Report: Things looking up for Ohio’s smaller cities


By Mark Ferenchik - The Columbus Dispatch



Ohio’s small and mid-sized cities are losing population at a slower rate, seeing declines in unemployment and poverty and upticks in per-capita income.

But these cities — Marion, Springfield, Zanesville and Mansfield, for example — still are dealing with many challenges that have hounded them for decades.

“They’re not in the tailspin they were in, but they’re not out of the woods yet,” said Alison Goebel, executive director of the Columbus-based Greater Ohio Policy Center, which studied recent census data to update a report on those cities.

The nonprofit group looked at demographic and economic data from what it considers Ohio’s 22 “legacy” cities — cities that aren’t suburbs — that are as large as Cleveland (population 387,398) to the smallest, Portsmouth (20,366). Columbus, an outlier because it is growing and doing well in a number of ways, is not included.

It found that:

• Population losses are slowing. These cities suffered larger population losses overall between 2000 and 2014, but those rates slowed from 2014 to 2018;

• Unemployment rates dropped between 2014 and 2018, although they still exceeded rates in 2000;

• Poverty rates are improving, and per-capita incomes were up in 2018, with some cities surpassing 2000 levels.

Goebel said an overall improving economy played a role, but efforts in some cities, where communities rallied around shared priorities, were also important factors.

“It’s not just the overall economy. It’s deliberate work on the ground,” Goebel said.

She pointed to two cities in particular: Sandusky, along Lake Erie and Hamilton in southwestern Ohio.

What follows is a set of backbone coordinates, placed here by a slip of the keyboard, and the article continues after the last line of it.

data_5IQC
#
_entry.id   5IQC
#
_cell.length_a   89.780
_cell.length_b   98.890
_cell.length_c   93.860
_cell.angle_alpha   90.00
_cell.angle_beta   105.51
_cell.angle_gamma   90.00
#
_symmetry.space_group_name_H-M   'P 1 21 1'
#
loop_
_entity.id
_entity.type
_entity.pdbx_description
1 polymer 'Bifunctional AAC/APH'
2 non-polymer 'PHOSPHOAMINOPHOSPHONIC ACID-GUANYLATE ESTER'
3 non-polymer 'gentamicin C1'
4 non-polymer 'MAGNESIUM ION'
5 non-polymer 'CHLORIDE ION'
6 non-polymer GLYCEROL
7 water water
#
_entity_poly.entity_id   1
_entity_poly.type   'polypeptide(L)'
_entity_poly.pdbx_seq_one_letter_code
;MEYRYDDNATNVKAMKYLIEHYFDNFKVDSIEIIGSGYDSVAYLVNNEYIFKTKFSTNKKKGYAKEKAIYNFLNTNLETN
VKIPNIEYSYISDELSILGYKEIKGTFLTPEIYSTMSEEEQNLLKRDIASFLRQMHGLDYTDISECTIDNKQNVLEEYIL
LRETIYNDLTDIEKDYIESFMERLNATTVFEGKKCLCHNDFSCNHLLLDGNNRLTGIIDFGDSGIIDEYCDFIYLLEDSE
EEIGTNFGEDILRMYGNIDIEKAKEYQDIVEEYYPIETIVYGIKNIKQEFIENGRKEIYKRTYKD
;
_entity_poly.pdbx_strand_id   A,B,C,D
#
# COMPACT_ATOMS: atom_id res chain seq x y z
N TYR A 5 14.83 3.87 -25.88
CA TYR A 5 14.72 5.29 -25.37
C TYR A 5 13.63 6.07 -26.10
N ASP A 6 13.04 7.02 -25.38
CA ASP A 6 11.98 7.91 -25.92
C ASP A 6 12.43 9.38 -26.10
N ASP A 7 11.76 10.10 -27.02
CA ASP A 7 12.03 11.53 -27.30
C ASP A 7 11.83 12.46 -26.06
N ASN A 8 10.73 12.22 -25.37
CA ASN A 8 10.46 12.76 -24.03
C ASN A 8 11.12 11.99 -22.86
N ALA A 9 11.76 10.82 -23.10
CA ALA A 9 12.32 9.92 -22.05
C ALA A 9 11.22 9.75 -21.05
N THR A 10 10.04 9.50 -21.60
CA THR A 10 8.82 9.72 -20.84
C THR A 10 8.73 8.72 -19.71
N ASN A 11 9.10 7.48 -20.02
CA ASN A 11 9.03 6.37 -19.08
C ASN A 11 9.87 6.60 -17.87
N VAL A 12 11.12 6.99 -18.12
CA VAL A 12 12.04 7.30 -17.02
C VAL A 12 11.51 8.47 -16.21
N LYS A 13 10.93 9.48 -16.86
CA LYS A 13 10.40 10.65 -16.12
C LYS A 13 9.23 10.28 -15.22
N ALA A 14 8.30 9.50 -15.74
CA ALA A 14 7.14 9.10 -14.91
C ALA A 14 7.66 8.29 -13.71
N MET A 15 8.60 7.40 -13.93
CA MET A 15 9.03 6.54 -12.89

Goebel said Cedar Point and its parent company, Cedar Fair, continues to boost Sandusky’s economy, but the city is also diversifying. Bowling Green State University is opening a branch campus in its downtown, leading a rebuilding of the area.

Eric Wobser, Sandusky’s city manager, said his city, population 25,012, has had $100 million in public and private investment in its downtown over the past 10 years. That includes the new branch campus.

It also includes two market-rate apartment buildings and a new city hall. There’s also a new boutique hotel and a 20-employee financial firm. Altogether there are about 50 new businesses downtown over the past five years.

Meanwhile, Hamilton’s downtown occupancy rate is 95%, compared to 10% just 15 years ago. Goebel said that city — population 62,259 — has rebuilt and stabilized its housing stock while creating green spaces, public art and a new amphitheater that draws crowds of up to 3,000. Those developments are attracting bars, restaurants and other businesses.

Jody Gunderson, Hamilton’s economic development director, said an improving economy helps, including 3,000 new jobs since 2012. Also, a 17-member neighborhood organization has helped bring residents together to focus on issues.

Still, Goebel said that home values and long-term housing vacancies continue to be a problem in legacy cities in general.

Goebel’s group suggests that the state work more with these cities, with state investments helping with facade improvements, streetscaping, street art and transit-oriented development, as well as incentives for new housing, a dedicated fund to redevelop brownfields, and more money for public transportation.

“We can go a lot faster if we have more resources,” Gunderson said. “The state is going to be an important partner.”

Greater Ohio’s recent analysis is an update of its 2016 report, “From Akron to Zanesville: How Are Ohio’s Small and Mid-Sized Legacy Cities Faring?” The 16 smaller cities of the 22 legacy cities have with Greater Ohio created a Reinvention Cities Network to develop strategies to rebound.

To read the update, go to www.greaterohio.org

By Mark Ferenchik

The Columbus Dispatch

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